Kenyan leader hits ICC over post-election chaos
17 November 2015, 21:35
Eldoret - Kenyan President Uhuru
Kenyatta has accused The Hague-based International Criminal Court (ICC) of
trying to stoke tensions in the country, saying it should keep off Kenya's
Kenyatta said the government should be given room to run its
affairs peacefully without disturbing the existing peace in the country.
Kenyatta who was the first sitting Head of State to appear
at the ICC before the charges against him were dropped late 2014 expressed
optimism that just like he overcame the ICC case, the similar case facing
Deputy President William Ruto and journalist Joshua Sang will soon be dropped.
"We are appealing to friendly countries to support us
in our agenda of consolidating peace and unity in Kenya," the president
In dropping the charges against Kenyatta, ICC Chief
Prosecutor Fatou Bensouda noted the tribunal's difficulties in bringing to
justice the high-ranking officials it has accused of atrocities and accused the
government of harassing and intimidating potential witnesses.
Kenya, whose government unwittingly landed before the Court
by playing to the whims of interested politicians, has been mounting a
political battle against the ICC, going all the way to the UN Security Council,
later decided to try its luck before the Court.
Also read: Kenya's
focus turns to saving Ruto at the ICC
But after initially hoping to win quick fixes, a bid to
demand a deferral of the two Kenyan cases for local trials on the basis that
law reforms had been initiated later fell flat and a lobbying campaign
succeeded only continentally.
Kenyatta who was speaking in Eldoret emphasized that his
government has not lost its focus on achieving its twin objective of uniting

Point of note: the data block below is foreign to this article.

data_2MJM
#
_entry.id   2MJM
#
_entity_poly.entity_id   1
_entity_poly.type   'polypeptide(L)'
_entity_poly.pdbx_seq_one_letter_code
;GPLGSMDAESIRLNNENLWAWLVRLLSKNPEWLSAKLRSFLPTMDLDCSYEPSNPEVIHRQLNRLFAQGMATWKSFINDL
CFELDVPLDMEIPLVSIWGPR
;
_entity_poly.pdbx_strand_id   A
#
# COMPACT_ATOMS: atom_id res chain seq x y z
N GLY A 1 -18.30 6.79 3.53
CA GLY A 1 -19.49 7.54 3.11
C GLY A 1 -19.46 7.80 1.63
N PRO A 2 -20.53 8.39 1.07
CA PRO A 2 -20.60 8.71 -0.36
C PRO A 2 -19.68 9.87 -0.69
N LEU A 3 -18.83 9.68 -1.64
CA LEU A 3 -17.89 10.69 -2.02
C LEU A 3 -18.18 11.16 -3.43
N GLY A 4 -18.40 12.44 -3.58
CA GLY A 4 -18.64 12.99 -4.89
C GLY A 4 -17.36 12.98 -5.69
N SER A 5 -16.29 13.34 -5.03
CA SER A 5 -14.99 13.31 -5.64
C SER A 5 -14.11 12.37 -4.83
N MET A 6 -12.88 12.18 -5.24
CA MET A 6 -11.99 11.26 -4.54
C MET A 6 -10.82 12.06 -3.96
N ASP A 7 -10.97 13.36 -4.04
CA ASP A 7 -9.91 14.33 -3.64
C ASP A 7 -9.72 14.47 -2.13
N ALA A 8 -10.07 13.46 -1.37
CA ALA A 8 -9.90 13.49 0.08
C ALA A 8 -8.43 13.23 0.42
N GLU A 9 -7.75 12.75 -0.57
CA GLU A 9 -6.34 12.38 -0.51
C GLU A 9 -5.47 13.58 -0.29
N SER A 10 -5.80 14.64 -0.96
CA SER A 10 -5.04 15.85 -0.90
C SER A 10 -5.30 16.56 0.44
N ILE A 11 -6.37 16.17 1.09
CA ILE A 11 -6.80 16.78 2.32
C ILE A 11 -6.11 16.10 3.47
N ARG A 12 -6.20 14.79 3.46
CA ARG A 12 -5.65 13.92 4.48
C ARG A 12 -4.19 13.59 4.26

the country and improving the lives of Kenyans.
He said the government is committed to ensuring that the
development momentum that the country has gained is not slowed down by external
or internal disruptions.
Kenyatta was charged with orchestrating the bloodshed which
followed a disputed presidential election result in December 2007.
Ex-President Mwai Kibaki and his close rival, ex-Prime
Minister Raila Odinga, fiercely contested the 2007 presidential elections which
resulted into a two-month long post-election violence that uprooted more than
half a million people.
The violence was blamed on the fierce competition for a
share of the national wealth between the various tribal groups. Most of it had
to do with the distribution of land and access to State power.
Ruto, who was a lawmaker at the time of post election
violence that rocked the East African nation, has been attending his trial for
crimes committed during the violence.
Ruto and Kenyatta who were on opposite sides of the
political divide in 2007-2008 are accused of organizing attacks against one another's
supporters. They were elected in March 2013 on a joint ticket.
Both Ruto, Kenyatta and journalist Joshua Sang are not
subject to arrest warrants, having cooperated with the court until now, and
have pledged to continue voluntarily appearing before the ICC.